Just as road transport was probably the most important factor in the growth of Glasgow in the period 1770-1830, so it can be claimed that railways took over that role in the period 1830-1914. But though eclipsed as the cutting edge of transport improvement, roads in fact grew in importance. Their function, however, changed. Their role in medium and long-distance transport declined steadily as the skeletal railway network created in the 1830s and 1840s was filled in, but their role in short distance transport, complementing railways, canals and shipping, became much more critical. Indeed some of the new railway lines of the 1880s and 1890s were built in response to growing congestion in Glasgow's roads and streets.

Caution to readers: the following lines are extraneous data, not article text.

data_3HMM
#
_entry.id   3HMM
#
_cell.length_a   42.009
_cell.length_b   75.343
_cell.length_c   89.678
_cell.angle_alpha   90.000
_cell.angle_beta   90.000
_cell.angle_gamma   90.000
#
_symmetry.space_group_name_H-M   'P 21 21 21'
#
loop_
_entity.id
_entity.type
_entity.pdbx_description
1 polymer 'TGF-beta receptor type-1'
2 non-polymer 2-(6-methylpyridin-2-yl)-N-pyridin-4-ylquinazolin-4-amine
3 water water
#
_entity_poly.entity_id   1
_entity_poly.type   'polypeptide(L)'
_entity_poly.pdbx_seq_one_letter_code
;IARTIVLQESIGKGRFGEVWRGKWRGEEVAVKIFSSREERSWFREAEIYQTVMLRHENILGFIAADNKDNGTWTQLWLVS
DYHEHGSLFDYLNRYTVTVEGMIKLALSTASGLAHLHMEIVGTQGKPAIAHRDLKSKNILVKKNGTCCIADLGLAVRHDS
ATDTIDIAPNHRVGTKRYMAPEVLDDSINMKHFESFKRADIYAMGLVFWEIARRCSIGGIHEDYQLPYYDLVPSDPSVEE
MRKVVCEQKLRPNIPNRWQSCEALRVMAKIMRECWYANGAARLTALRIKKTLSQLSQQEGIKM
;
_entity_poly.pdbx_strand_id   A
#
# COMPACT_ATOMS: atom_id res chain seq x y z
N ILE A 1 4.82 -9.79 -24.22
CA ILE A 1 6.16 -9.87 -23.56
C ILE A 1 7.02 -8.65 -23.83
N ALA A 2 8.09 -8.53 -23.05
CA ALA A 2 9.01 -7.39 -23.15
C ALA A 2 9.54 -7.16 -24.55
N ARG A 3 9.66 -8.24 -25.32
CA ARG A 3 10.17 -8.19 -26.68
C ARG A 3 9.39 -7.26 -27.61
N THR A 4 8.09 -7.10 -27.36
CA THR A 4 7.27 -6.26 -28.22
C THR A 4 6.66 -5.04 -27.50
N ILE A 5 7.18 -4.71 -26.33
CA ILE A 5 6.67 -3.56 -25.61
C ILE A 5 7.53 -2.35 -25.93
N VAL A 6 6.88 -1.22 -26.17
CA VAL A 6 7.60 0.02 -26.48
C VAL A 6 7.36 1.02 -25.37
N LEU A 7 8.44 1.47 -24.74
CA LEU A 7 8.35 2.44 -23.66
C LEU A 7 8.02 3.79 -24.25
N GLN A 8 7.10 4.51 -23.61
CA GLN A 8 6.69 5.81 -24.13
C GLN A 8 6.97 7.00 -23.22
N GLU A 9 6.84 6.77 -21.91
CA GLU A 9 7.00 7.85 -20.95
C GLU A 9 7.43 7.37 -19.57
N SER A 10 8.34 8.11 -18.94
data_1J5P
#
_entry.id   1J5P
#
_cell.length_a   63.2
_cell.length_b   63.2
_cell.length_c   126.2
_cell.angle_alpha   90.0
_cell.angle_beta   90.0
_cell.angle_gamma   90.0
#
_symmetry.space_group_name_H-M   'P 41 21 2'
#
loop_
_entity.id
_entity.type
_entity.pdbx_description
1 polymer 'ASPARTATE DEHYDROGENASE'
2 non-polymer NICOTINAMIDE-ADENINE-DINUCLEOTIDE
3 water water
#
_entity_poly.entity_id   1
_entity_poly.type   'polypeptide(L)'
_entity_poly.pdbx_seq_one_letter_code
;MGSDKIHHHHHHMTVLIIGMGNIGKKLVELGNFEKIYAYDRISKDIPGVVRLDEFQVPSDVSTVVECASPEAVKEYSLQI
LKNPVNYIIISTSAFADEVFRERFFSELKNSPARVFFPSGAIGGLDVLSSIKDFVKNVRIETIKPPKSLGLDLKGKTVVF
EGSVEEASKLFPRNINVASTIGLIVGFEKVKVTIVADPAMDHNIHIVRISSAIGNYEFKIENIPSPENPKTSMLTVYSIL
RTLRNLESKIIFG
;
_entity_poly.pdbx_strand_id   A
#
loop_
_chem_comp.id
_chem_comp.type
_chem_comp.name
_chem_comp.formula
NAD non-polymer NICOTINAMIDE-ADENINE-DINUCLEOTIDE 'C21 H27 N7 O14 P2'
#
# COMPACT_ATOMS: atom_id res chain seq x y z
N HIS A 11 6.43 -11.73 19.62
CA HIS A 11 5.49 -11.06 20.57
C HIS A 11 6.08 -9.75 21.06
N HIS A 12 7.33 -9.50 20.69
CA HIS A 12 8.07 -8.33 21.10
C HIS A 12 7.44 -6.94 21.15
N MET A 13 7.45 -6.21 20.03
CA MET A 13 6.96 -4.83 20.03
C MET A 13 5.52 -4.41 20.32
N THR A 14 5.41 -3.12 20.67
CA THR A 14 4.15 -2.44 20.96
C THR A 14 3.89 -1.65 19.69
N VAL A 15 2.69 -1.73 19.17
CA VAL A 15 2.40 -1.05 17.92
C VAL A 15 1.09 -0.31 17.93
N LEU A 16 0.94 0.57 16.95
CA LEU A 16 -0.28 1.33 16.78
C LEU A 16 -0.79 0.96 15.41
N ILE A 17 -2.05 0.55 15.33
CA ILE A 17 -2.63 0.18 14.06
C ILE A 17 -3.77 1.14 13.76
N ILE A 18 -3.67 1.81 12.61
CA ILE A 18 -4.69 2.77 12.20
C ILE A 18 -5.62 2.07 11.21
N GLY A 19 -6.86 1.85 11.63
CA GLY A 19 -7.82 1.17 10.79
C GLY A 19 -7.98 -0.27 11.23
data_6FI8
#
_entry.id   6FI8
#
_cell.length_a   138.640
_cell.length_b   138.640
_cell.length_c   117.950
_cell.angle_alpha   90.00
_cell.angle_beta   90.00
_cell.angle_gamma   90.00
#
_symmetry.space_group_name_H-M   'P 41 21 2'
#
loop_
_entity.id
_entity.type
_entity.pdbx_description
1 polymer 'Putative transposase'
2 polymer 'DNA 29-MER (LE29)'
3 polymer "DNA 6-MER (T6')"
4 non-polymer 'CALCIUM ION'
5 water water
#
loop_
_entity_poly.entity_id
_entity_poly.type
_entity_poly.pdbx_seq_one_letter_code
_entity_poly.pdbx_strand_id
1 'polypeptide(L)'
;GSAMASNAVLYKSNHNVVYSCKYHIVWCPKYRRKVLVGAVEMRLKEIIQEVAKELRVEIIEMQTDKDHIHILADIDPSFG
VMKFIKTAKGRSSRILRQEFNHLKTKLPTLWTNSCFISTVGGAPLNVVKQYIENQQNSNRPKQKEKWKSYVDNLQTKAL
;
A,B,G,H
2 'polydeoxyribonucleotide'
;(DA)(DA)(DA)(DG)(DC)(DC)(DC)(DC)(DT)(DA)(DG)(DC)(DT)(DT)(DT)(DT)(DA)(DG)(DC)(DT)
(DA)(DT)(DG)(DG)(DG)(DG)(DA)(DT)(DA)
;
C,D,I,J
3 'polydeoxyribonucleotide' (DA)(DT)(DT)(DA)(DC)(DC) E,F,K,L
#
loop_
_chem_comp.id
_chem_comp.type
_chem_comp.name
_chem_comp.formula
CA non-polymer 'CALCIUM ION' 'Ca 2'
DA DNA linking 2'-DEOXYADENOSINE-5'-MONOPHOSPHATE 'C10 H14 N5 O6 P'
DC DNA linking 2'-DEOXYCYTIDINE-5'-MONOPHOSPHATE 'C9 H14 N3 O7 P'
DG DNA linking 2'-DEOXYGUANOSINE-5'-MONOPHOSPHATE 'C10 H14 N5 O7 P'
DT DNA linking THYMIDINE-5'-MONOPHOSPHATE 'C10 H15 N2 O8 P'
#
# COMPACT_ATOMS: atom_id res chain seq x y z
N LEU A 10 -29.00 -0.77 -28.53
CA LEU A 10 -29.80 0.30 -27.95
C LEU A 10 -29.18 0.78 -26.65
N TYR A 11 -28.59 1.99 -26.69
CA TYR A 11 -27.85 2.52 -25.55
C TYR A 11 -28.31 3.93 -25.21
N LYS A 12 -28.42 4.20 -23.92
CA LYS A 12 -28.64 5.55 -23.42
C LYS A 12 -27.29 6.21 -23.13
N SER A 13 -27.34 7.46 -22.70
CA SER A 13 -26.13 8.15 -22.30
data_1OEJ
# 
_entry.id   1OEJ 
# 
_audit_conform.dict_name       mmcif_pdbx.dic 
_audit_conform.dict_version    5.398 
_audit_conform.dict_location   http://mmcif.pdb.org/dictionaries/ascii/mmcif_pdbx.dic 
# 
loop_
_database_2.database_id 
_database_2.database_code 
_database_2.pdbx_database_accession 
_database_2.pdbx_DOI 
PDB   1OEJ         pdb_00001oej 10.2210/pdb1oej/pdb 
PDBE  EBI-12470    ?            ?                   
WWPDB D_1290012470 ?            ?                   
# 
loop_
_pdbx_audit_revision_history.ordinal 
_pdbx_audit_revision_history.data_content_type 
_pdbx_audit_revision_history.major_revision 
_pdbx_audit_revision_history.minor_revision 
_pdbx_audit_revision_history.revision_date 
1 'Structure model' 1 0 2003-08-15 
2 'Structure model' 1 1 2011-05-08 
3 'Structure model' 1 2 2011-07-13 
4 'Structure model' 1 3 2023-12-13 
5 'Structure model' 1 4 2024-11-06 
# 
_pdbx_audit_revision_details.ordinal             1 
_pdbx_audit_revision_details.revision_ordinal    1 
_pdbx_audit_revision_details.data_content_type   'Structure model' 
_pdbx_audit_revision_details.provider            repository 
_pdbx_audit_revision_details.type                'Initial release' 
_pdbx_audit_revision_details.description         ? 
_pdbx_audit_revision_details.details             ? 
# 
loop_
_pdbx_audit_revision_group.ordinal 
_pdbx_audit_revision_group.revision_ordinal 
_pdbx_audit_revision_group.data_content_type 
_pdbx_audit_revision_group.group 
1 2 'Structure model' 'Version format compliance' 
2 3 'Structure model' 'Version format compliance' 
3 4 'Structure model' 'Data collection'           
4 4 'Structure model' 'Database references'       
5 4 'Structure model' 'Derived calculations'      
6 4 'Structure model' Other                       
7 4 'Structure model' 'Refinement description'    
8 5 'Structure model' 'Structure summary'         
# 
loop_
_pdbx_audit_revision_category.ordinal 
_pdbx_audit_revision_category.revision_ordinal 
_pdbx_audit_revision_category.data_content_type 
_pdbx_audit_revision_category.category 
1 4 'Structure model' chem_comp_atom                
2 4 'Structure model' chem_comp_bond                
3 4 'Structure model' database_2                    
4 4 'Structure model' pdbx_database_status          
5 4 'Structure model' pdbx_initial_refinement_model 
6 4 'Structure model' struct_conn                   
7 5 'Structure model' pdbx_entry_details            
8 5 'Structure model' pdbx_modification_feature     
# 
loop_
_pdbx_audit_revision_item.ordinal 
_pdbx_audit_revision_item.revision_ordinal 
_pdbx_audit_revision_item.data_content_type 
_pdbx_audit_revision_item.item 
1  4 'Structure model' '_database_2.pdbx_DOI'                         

Selecting a few key developments, one can point to the introduction of horse and steam trams in the 1870s and of electric trams in 1898-1902, to the abolition of tolls on British roads in the 1880s, and to the introduction of motor vehicles in the 1890s and early 1900s as being particularly significant. Even before these, however, the building of Great Western Road in the mid-1830s as an easily-graded straight, broad route into the city centre from the north-west provided a prototype for the radial thoroughfares laid out in the mid-19th century as the built-up area of greater Glasgow expanded. These routes proved ideal for the development of horse-bus services and then for the new horse trams in the 1870s, which in turn influenced the pattern of city growth. So important was road transport in the city that the centre was, by 1900, ringed with large stables to provide horses for literally hundreds of passenger and goods vehicles.
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